Install the Inside Unit

Once you have found the right size mini split system, your contractor will install the indoor air handler or handlers, depending on whether you have a single zone or multi zone system. They’ll identify an area along the wall where air dispersion is optimal. Typically, 6" to 12" below the ceiling is a good location. It is critical to ensure the handler isn’t blocked or obstructed by anything, such as furniture, shelves, or other fixtures. 

Air handlers are usually mounted onto brackets. The installation expert will use a level to make sure it’s even before they start drilling holes. An uneven air handler will have difficulty draining, leading to potential issues. 

After installing the mount, they’ll drill a hole in the wall to link the refrigerant lines, drain tubing, and control lines. The owner’s manual explains the exact size requirements for the holes. 

The contract will also need to drill a slightly downward hole (for improved drainage) that exits to the house’s exterior. This hole connects the indoor and outdoor units. 

a technician installing an air conditioning unit

Install the Outside Unit

One of the most important aspects of installing the outside unit is to choose the right location. It can be placed on the ground or a mounted stand as long as the surface is even. The area should be free from obstructions close to the unit, such as trees or shrubbery, and the unit must be kept around 2’ from the wall. 

Connect the Refrigerant Lines

The next step is to install the electrical and refrigerant lines. Depending on the model of mini split, the exact instructions can vary. However, if the model comes with pre-charged lines, avoid cutting them to prevent a refrigerant leak.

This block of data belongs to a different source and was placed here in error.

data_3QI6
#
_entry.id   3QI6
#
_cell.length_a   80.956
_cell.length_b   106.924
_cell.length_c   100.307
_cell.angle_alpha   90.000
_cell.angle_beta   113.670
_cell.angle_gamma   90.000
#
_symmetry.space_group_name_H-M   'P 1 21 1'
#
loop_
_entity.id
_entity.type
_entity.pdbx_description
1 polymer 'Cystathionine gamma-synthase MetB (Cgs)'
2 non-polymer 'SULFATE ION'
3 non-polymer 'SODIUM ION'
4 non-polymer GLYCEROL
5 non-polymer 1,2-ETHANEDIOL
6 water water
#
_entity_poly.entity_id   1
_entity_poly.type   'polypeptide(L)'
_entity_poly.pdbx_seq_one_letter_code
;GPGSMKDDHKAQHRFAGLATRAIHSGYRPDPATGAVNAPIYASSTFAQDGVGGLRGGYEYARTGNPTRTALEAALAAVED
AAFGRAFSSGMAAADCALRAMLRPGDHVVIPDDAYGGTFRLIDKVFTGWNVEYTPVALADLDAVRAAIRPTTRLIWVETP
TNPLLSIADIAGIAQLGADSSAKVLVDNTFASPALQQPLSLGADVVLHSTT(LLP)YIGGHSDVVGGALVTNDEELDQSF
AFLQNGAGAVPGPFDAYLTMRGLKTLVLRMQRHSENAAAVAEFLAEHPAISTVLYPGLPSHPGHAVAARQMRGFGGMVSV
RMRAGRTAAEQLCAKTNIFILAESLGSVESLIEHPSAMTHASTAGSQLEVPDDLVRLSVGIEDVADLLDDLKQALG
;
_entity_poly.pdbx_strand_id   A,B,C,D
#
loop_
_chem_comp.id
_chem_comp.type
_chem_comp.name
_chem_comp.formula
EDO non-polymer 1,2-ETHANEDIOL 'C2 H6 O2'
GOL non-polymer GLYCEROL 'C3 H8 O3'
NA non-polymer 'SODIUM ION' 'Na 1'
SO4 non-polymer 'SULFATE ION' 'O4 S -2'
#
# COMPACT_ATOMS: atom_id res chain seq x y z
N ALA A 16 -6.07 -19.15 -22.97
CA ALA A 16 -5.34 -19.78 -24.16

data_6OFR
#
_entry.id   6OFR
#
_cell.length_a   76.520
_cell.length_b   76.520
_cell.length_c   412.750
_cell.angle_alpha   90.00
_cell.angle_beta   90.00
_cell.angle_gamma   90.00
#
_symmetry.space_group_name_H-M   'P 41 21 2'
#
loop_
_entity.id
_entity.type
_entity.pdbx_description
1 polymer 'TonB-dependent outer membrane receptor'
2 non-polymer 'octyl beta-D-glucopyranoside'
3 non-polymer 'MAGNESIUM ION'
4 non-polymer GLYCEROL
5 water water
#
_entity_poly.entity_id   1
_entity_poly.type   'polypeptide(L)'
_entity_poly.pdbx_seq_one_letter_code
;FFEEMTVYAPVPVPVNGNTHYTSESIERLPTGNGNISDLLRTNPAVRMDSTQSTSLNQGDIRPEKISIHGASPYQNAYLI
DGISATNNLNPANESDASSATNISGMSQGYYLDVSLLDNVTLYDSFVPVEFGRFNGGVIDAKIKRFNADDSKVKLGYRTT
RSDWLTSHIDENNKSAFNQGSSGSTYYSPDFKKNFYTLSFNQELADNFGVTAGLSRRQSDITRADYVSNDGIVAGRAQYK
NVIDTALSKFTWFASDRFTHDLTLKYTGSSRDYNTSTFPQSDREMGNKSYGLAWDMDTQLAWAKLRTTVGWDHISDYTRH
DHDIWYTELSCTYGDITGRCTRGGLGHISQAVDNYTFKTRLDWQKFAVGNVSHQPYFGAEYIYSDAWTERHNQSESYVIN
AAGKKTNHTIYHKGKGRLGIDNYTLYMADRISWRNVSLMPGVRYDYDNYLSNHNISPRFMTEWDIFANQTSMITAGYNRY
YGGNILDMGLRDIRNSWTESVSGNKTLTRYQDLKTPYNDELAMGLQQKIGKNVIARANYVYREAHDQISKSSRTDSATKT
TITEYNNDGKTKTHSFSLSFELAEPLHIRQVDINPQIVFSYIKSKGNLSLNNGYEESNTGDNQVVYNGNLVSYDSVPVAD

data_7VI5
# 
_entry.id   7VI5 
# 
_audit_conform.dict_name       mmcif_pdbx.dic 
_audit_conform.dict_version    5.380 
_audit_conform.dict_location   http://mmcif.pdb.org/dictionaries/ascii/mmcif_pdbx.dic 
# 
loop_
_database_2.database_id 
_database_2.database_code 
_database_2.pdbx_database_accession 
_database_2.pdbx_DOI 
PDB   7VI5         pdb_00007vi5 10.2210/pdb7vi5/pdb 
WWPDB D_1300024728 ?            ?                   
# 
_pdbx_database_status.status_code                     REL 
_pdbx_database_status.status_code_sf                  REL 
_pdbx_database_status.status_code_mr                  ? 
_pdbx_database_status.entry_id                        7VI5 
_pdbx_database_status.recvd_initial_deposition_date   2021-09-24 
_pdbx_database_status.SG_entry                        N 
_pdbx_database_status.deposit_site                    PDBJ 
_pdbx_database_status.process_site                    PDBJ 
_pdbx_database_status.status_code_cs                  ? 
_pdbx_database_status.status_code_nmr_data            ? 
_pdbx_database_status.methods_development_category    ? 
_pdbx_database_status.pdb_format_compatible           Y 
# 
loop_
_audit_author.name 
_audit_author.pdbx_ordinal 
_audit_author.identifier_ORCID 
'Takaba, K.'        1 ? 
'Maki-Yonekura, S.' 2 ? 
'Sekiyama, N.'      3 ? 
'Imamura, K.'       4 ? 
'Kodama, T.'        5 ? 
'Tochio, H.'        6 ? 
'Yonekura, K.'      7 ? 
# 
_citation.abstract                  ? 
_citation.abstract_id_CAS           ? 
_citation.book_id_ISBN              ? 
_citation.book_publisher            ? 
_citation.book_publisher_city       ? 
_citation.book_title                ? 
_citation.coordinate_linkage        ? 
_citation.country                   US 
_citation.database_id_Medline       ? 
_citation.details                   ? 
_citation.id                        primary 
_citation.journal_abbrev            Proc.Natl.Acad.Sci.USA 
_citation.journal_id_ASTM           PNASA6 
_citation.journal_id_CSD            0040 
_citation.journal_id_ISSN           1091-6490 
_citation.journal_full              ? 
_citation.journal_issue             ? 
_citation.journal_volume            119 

A professional technician will connect the right pipe joints to the lines sets on the back of the outdoor unit before hooking up the multi-conductor wiring from the indoor unit to the outdoor unit. The HVAC contractor will also use a Vacuum pump to remove any moisture or impurities in the lines and will conduct pressure tests to ensure there are no leaks. A technician also connects the main control wire to your indoor unit, powering the entire system. 


a technician servicing a mini split


Wide Range of Mitsubishi Mini Split Systems

Mitsubishi mini split systems offer quality, efficiency, and long-lasting heating and cooling for homes and commercial buildings. There is a wide range of options, from 30.5-SEER-rated single zone mini splits to multi zone systems up to 60,000 BTU. The newer range is smart-compatible and can be connected to your Wi-Fi. 

In addition to professional installation, mini split maintenance is key for optimal performance. It’s important to have your appliance serviced annually by a qualified HVAC expert.